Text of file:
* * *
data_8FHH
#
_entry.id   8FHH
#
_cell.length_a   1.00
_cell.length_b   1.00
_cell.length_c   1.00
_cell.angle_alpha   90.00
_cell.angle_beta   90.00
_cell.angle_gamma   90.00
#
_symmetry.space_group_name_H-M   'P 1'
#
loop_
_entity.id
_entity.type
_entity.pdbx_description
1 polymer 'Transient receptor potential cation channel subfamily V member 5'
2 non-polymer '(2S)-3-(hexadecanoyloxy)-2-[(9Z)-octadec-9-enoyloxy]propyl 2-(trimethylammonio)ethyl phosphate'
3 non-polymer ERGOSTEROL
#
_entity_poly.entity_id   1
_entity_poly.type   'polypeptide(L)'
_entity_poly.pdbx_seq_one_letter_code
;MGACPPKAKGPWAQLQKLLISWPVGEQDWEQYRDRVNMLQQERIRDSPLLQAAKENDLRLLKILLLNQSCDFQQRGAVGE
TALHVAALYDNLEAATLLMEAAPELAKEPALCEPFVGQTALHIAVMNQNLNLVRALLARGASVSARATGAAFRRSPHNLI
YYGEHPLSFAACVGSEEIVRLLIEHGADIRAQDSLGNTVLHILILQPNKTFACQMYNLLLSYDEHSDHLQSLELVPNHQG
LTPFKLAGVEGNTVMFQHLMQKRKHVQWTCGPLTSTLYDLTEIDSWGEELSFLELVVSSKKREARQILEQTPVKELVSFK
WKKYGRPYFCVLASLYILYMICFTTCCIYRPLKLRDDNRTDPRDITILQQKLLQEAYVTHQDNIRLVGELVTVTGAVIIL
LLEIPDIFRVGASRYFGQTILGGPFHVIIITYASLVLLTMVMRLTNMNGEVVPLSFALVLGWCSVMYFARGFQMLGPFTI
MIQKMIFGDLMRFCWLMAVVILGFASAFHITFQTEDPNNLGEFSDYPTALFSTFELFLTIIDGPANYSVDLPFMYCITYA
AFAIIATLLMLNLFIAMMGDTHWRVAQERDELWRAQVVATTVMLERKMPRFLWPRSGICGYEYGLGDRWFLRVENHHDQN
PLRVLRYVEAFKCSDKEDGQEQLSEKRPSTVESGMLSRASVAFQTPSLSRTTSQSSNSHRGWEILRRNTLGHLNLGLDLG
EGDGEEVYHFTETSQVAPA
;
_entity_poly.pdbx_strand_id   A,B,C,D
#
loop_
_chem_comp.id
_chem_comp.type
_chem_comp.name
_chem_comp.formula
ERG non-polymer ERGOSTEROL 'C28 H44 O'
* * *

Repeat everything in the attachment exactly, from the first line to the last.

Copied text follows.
data_8FHH
#
_entry.id   8FHH
#
_cell.length_a   1.00
_cell.length_b   1.00
_cell.length_c   1.00
_cell.angle_alpha   90.00
_cell.angle_beta   90.00
_cell.angle_gamma   90.00
#
_symmetry.space_group_name_H-M   'P 1'
#
loop_
_entity.id
_entity.type
_entity.pdbx_description
1 polymer 'Transient receptor potential cation channel subfamily V member 5'
2 non-polymer '(2S)-3-(hexadecanoyloxy)-2-[(9Z)-octadec-9-enoyloxy]propyl 2-(trimethylammonio)ethyl phosphate'
3 non-polymer ERGOSTEROL
#
_entity_poly.entity_id   1
_entity_poly.type   'polypeptide(L)'
_entity_poly.pdbx_seq_one_letter_code
;MGACPPKAKGPWAQLQKLLISWPVGEQDWEQYRDRVNMLQQERIRDSPLLQAAKENDLRLLKILLLNQSCDFQQRGAVGE
TALHVAALYDNLEAATLLMEAAPELAKEPALCEPFVGQTALHIAVMNQNLNLVRALLARGASVSARATGAAFRRSPHNLI
YYGEHPLSFAACVGSEEIVRLLIEHGADIRAQDSLGNTVLHILILQPNKTFACQMYNLLLSYDEHSDHLQSLELVPNHQG
LTPFKLAGVEGNTVMFQHLMQKRKHVQWTCGPLTSTLYDLTEIDSWGEELSFLELVVSSKKREARQILEQTPVKELVSFK
WKKYGRPYFCVLASLYILYMICFTTCCIYRPLKLRDDNRTDPRDITILQQKLLQEAYVTHQDNIRLVGELVTVTGAVIIL
LLEIPDIFRVGASRYFGQTILGGPFHVIIITYASLVLLTMVMRLTNMNGEVVPLSFALVLGWCSVMYFARGFQMLGPFTI
MIQKMIFGDLMRFCWLMAVVILGFASAFHITFQTEDPNNLGEFSDYPTALFSTFELFLTIIDGPANYSVDLPFMYCITYA
AFAIIATLLMLNLFIAMMGDTHWRVAQERDELWRAQVVATTVMLERKMPRFLWPRSGICGYEYGLGDRWFLRVENHHDQN
PLRVLRYVEAFKCSDKEDGQEQLSEKRPSTVESGMLSRASVAFQTPSLSRTTSQSSNSHRGWEILRRNTLGHLNLGLDLG
EGDGEEVYHFTETSQVAPA
;
_entity_poly.pdbx_strand_id   A,B,C,D
#
loop_
_chem_comp.id
_chem_comp.type
_chem_comp.name
_chem_comp.formula
ERG non-polymer ERGOSTEROL 'C28 H44 O'